Preliminary plans for Affiliated Development’s eight-story, $73 million project in downtown Boynton Beach. The plan will be fine-tuned after details are worked out with the city and existing store owners. Rendering provided
By Tao Woolfe
The future of downtown Boynton Beach development has become clearer in the past few weeks with city approval of a $73 million mixed-use complex and of a new restaurant in and around a historic home, plus action aimed at building a new post office downtown.
The biggest of these projects will be Affiliated Development’s apartment and retail complex along the west side of Federal Highway south of Boynton Beach Boulevard.
The Boynton Beach Community Redevelopment Agency and the developer have agreed on two long-negotiated sticking points in Affiliated’s contract with the CRA.
Although a few details are still pending, the City Commission, serving as CRA board, on June 7 unanimously cleared the way for the project, which includes both affordable and market-rate apartments, restaurants, office, retail, a parking garage and green space.
Construction could begin as soon as 18 months from now, if the developer can quickly obtain the needed land use and land development approvals, Thuy Shutt, the CRA’s executive director, said after the meeting.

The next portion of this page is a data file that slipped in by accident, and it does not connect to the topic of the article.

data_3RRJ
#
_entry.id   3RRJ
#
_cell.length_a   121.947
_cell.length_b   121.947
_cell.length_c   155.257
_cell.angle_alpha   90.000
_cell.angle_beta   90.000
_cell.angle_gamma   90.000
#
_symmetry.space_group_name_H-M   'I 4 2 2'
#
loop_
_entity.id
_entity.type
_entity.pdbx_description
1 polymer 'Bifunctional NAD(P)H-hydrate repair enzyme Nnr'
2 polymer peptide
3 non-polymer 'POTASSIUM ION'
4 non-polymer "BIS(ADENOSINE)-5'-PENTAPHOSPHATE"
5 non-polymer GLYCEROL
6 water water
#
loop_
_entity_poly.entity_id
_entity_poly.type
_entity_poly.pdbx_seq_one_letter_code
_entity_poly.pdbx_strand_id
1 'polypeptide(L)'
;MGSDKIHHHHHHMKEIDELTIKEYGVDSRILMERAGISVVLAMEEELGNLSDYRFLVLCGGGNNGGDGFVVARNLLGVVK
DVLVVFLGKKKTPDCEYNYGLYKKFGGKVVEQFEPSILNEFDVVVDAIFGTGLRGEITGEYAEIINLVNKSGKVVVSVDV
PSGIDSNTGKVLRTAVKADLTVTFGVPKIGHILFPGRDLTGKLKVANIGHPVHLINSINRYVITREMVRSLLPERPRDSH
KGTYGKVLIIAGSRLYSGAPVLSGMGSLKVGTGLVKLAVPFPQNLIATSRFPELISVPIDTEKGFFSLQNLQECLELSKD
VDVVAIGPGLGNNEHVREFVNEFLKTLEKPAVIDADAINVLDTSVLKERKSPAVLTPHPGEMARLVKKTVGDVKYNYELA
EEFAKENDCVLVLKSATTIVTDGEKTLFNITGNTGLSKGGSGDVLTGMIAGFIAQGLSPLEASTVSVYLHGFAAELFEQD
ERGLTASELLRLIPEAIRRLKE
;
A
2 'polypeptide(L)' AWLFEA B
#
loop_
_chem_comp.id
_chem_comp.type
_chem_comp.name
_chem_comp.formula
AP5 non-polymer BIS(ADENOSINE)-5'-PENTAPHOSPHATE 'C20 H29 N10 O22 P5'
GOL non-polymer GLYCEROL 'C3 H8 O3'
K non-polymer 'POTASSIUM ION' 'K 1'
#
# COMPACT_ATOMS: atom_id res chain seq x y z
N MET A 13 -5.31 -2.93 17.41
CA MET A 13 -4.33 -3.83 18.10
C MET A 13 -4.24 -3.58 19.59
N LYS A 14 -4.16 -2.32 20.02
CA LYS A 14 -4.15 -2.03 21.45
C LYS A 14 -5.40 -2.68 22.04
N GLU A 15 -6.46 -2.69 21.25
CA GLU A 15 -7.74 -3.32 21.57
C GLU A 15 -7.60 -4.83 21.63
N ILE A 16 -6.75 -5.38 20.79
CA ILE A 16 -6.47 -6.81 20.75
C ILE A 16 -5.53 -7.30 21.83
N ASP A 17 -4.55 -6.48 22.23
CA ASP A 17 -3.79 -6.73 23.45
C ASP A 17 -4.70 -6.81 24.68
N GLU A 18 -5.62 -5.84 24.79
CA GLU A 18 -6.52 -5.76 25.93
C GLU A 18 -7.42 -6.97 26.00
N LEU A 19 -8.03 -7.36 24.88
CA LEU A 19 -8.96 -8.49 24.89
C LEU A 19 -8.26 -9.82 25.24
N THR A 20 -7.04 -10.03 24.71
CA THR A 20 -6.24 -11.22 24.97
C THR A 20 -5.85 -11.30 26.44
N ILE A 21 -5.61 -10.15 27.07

The plan provides a new home for Hurricane Alley, a popular bar and restaurant, on Northeast Fourth Street. The new site will have with an outdoor area, as well as 3,000 square feet of indoor seating, according to the plan.
Ace Hardware and other businesses in the area would not be affected, Shutt said.
The city and the Fort Lauderdale-based developer spent months hammering out compromises on the $5.5 million, below-market price Affiliated will pay for the land; on public spaces in the 545-space free-standing, multilevel parking garage; and the number of affordable apartments.
Under the almost-final agreement, the parking garage will provide 150 spaces — above those required by city code — for public use. If Affiliated needs more spaces (up to a maximum of 10), it must lease them from the CRA.
The developer also agreed to provide affordable rental apartment units with this breakdown: 50% (118 units) of the total 236 apartments will remain affordable for 15 years; 30% (about 70 units) will remain affordable for 30 years; and 5% (11 units) will remain affordable in perpetuity.
Plans for new post office
The CRA board voted at its June 14 meeting to seek proposals for a mixed-use commercial space at 401-411 E. Boynton Beach Blvd. that could serve as a new home for the downtown post office.
The existing building at this location, which is owned by the CRA, would be demolished. A newly constructed building would house the United States Post Office, currently at 217 N. Seacrest Blvd., on the first floor.
Other businesses — such as medical offices and/or a tourist information center — could be housed on other floors of a new building, Mayor Ty Penserga suggested.
“Let’s let the developer community come up with something creative,” the mayor said.